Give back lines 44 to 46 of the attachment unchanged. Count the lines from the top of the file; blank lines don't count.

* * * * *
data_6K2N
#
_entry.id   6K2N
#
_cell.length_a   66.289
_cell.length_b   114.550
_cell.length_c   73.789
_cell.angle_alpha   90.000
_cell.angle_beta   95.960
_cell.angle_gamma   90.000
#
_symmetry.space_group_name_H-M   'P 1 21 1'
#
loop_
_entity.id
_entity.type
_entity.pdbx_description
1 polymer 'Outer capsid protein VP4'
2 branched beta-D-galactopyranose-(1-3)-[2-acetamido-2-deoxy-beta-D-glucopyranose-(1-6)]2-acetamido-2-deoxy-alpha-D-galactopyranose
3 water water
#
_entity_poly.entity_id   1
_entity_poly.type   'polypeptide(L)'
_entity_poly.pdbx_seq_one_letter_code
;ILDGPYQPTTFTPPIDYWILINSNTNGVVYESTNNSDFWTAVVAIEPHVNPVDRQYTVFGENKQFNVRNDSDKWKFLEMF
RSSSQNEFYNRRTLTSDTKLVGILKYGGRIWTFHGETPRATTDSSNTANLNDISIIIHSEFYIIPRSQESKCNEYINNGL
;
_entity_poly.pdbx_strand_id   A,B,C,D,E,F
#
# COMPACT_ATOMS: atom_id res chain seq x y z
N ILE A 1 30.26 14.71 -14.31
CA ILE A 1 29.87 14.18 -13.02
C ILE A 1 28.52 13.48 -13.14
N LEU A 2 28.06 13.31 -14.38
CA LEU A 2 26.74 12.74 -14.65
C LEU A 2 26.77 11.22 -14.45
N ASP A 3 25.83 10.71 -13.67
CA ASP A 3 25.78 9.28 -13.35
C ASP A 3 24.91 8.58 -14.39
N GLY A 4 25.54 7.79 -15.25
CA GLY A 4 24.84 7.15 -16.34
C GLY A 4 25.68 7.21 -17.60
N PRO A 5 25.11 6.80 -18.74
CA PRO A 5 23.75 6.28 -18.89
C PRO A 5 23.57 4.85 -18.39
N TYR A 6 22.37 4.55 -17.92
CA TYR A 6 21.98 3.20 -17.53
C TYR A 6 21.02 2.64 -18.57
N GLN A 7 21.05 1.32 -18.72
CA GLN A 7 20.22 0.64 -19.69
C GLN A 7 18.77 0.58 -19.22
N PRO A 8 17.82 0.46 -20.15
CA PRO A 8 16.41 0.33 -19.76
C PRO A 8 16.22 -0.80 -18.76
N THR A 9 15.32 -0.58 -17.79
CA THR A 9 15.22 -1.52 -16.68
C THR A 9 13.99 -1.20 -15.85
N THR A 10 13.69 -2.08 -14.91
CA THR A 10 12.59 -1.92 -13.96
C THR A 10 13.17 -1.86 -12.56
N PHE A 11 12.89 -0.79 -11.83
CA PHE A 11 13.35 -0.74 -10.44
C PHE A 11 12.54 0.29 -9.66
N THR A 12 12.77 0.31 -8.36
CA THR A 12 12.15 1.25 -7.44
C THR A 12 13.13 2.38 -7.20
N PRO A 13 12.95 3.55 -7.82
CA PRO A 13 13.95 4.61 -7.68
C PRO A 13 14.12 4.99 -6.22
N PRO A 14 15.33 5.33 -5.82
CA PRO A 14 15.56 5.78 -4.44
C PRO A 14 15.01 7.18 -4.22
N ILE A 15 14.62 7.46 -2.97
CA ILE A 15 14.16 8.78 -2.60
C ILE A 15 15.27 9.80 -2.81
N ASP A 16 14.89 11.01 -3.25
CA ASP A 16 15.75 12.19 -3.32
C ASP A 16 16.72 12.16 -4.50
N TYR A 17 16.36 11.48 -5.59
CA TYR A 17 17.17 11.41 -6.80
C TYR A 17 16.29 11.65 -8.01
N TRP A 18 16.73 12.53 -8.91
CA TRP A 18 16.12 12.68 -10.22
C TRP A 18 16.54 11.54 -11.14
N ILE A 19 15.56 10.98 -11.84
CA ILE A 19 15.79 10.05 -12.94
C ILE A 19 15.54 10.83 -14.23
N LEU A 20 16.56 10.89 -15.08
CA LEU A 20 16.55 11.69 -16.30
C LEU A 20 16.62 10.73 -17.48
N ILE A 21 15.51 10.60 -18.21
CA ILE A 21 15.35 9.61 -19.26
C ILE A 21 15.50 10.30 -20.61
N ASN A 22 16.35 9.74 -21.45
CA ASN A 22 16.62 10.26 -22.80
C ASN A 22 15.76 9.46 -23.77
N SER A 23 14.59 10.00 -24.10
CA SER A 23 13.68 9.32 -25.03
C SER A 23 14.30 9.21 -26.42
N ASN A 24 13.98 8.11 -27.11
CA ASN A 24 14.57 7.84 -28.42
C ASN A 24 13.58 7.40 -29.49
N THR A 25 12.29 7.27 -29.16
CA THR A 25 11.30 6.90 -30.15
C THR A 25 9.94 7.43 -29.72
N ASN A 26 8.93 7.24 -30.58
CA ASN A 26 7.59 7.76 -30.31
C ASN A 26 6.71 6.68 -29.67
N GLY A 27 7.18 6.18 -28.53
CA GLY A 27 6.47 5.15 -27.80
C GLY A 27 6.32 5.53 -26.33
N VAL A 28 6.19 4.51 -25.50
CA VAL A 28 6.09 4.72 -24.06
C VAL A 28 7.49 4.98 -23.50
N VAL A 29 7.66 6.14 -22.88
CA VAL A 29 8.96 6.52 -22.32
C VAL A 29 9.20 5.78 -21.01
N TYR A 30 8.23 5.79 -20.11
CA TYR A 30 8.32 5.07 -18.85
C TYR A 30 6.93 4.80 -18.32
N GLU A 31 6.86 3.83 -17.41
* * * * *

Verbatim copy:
CA PRO A 5 23.75 6.28 -18.89
C PRO A 5 23.57 4.85 -18.39
N TYR A 6 22.37 4.55 -17.92